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Boudreau's dilemma: How hard to push Capitals

by Dan Rosen
WASHINGTON  -- It's become a nightly challenge for Washington Capitals coach Bruce Boudreau to fall asleep with a multitude of "what-ifs" and all kinds of "should I or shouldn't I?" scenarios running through his mind.

His team could potentially rack up 126 points this season, something Boudreau never hesitates to point out. The Caps already have tied the franchise record for points in a season and can clinch the top seed in the Eastern Conference Thursday -- before any other team in the League clinches a playoff berth.

Life is good, but Boudreau wonders if he's handling the situation the right way.

Should he be riding his guys now or letting them enjoy some pressure-free hockey before it all gets ratcheted up in the middle of April? Should he rest some of his stars so they're fresh when the playoffs come around? Or should he just leave well enough alone?

"I don't know," Boudreau answered after Wednesday's 4-3 shootout win over the Penguins. "I wrestle with this all the time."

Boudreau is a sports fan, so he was able to reference the Indianapolis Colts resting some of their regulars, including star quarterback Peyton Manning, before the NFL playoffs began a couple months ago. The Colts wound up in the Super Bowl -- though they lost to New Orleans.

But he also knows his own team and how it handled the final stretch of games last season. The Capitals had the Southeast Division wrapped up -- but Boudreau wasn't thrilled with their finish, and they got blitzed 7-4 in Florida in the final game of the regular season. They then lost their first two playoff games to the New York Rangers.

"I have seen teams that rested their guys and then they stink in the first game of the playoffs," Boudreau said. "Last year, we didn't put emphasis on the end of the season, we lost games at home and then we lost the first two games (in the playoffs) until we got into a playoff mode. I bounce it both ways all the time. It keeps me up at night."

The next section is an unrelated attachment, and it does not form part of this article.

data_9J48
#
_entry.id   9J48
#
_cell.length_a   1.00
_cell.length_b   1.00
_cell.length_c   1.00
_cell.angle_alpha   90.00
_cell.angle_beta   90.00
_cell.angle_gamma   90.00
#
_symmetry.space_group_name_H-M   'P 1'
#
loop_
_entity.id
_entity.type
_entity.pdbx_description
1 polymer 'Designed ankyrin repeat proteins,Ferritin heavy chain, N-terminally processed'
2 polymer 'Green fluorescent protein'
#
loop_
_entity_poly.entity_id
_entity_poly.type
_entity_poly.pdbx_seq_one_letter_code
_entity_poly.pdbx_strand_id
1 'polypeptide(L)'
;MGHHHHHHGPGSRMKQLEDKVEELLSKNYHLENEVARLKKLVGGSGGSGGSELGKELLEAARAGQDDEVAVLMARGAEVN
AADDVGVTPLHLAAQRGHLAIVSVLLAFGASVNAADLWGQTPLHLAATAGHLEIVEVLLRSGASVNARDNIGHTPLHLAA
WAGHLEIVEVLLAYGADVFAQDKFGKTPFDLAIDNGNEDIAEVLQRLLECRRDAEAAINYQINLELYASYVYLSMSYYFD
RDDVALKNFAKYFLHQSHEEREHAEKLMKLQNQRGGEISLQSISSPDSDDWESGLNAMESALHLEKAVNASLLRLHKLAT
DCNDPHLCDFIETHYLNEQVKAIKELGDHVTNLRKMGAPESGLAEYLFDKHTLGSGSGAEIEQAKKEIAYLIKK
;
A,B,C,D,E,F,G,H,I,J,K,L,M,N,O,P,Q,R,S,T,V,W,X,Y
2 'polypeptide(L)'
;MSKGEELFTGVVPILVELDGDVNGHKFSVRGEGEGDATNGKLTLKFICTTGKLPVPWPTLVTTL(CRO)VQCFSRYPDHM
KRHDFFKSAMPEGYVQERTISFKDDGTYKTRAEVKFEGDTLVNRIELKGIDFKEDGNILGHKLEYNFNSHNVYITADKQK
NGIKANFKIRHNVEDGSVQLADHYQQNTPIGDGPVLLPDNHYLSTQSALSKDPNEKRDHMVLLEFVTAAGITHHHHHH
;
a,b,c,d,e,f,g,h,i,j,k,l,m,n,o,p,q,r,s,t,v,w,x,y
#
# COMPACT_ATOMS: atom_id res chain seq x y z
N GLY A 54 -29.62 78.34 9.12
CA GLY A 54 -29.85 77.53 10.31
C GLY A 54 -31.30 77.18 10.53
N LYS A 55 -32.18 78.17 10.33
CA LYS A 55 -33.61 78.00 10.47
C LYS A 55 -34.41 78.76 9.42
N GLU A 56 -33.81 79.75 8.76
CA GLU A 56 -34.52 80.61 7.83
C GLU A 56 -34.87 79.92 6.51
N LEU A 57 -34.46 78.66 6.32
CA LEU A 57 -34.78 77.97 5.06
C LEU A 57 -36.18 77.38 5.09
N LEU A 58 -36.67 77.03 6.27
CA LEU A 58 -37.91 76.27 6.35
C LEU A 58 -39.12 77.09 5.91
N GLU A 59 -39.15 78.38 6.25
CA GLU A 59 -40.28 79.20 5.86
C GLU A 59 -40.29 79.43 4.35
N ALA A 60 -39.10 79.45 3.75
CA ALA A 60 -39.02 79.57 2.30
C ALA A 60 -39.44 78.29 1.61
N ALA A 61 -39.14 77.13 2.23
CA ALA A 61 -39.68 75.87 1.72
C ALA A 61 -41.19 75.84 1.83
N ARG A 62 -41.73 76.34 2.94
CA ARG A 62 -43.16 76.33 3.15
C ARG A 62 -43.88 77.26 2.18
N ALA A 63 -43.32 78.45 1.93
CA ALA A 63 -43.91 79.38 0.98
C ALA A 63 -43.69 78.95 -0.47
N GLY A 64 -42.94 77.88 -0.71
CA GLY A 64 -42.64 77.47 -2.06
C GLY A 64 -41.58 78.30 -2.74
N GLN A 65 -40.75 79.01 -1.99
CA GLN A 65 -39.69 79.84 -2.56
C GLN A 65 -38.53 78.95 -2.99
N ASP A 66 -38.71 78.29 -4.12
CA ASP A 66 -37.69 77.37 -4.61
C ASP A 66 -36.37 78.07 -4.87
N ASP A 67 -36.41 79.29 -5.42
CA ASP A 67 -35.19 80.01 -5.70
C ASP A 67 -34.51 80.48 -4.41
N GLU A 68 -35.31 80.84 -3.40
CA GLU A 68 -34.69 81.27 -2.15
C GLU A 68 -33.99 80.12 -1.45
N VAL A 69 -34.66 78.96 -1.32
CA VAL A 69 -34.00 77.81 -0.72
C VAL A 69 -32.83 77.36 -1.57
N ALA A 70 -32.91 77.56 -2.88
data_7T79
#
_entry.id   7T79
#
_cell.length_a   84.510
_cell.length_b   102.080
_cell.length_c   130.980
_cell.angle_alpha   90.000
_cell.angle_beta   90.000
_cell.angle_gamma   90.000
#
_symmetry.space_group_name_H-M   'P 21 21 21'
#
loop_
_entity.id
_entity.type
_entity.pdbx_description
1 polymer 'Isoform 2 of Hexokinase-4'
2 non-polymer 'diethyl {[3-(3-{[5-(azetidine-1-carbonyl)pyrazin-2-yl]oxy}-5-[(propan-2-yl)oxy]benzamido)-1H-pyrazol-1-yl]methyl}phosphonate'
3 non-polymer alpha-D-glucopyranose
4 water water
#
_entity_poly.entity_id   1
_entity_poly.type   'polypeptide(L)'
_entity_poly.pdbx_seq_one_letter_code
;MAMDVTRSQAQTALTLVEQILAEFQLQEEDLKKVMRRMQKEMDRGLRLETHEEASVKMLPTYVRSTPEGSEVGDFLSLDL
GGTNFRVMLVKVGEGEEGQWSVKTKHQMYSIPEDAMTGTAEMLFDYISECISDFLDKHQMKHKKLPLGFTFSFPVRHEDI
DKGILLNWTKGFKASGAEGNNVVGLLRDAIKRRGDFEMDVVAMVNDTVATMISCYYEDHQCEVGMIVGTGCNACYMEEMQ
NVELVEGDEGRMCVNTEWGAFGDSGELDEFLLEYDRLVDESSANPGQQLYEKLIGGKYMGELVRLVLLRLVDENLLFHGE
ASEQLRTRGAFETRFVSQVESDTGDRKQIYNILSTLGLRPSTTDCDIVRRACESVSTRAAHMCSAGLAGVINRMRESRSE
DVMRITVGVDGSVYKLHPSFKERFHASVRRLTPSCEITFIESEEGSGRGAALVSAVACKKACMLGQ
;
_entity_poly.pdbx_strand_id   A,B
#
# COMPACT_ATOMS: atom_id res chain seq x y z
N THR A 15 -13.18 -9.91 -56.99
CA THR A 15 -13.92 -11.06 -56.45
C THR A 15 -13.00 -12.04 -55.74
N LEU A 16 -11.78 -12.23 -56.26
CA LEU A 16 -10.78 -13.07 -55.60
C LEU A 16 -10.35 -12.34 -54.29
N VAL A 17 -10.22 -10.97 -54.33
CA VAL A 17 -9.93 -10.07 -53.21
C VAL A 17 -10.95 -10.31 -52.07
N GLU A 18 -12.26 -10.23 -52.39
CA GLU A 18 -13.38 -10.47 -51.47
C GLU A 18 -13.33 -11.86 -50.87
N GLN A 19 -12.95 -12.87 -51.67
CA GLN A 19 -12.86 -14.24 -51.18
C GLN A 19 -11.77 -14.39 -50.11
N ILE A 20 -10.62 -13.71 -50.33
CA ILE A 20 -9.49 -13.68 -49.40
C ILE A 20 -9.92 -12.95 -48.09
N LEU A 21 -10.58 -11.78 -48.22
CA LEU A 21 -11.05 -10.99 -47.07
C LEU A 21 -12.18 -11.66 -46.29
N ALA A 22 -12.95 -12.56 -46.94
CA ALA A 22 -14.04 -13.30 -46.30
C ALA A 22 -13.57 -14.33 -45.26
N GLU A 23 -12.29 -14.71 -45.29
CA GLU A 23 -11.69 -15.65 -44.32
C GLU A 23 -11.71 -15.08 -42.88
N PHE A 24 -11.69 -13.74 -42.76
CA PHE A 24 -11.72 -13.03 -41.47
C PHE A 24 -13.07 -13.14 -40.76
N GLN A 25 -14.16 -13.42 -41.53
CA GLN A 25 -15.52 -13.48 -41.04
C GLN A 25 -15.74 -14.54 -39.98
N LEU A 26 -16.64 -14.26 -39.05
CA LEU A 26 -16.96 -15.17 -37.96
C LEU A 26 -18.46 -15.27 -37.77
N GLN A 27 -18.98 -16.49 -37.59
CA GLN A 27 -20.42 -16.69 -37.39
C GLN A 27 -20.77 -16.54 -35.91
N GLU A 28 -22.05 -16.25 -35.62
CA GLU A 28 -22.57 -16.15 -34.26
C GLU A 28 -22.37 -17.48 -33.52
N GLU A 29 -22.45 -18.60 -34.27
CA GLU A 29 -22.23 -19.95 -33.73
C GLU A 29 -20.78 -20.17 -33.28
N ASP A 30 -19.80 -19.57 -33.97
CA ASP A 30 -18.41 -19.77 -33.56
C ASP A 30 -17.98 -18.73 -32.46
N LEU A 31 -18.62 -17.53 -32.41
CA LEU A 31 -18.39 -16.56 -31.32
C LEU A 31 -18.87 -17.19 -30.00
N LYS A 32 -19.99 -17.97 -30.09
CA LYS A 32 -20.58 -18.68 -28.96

It could just be that Boudreau is over-thinking this because it seems no matter what buttons he pushes, the Capitals always seem to respond in a positive fashion.

This team is both relentless and resilient. They showed both qualities yet again Wednesday night.

Once the Capitals sensed the moment, they busted out for two goals in a span of 1:56 to turn a 2-1 deficit into a 3-2 lead nearly halfway through the third period. They didn't seem fazed by Jordan Staal's tying goal with 3:06 left in regulation, nor were they willing to give up after Kris Letang and Sidney Crosby put the Penguins up 2-0 in the shootout.

"They were good plays, but when you're down 2-0 in a shootout usually it doesn't look good," Jose Theodore said. "But we have so much skill that we didn't panic."

Alex Ovechkin and Alexander Semin scored in the second and third rounds and Theodore came up with saves on Bill Guerin and Chris Kunitz in the third and fourth rounds. Mike Knuble then won it with his first-ever shootout goal.

"I think this is a strong sign we have in our team, we never give up and that's something good," Nicklas Backstrom said. "Even if they score at the end there and then two in a shootout we know we can still win it. That's a big thing for us."

It's almost as if the Capitals are oblivious to the situation. Or perhaps it's just that they're so supremely confident this season -- they have reason to be -- that they never, ever think they're out of a game.

Why would they?

They have a League-best eight wins (8-9-3) when trailing after the second period and they are 20-14-7 in games that they have trailed at one point or another.

"We just keep going, keep playing hockey," Ovechkin said. "It doesn't matter what happens, we just want to win. I don't think we played our best game (Wednesday). I don't think our best players, our first two lines played great. We scored two goals, but still it wasn't our game."

Yes, the Capitals won again when trailing after two periods -- but Boudreau still went to bed wondering if he's doing right by his team.

He thinks ahead to the playoffs and worries about the potential of failure.

"I'm sure there are a lot of coaches in San Jose that haven't felt right after they've lost in the first round," Boudreau said. "It's a lot of pressure having the best regular season because now you have to perform in the playoffs. It's not going to be easy so nothing is taken for granted, ever."

Follow Dan Rosen on Twitter at: @drosennhl

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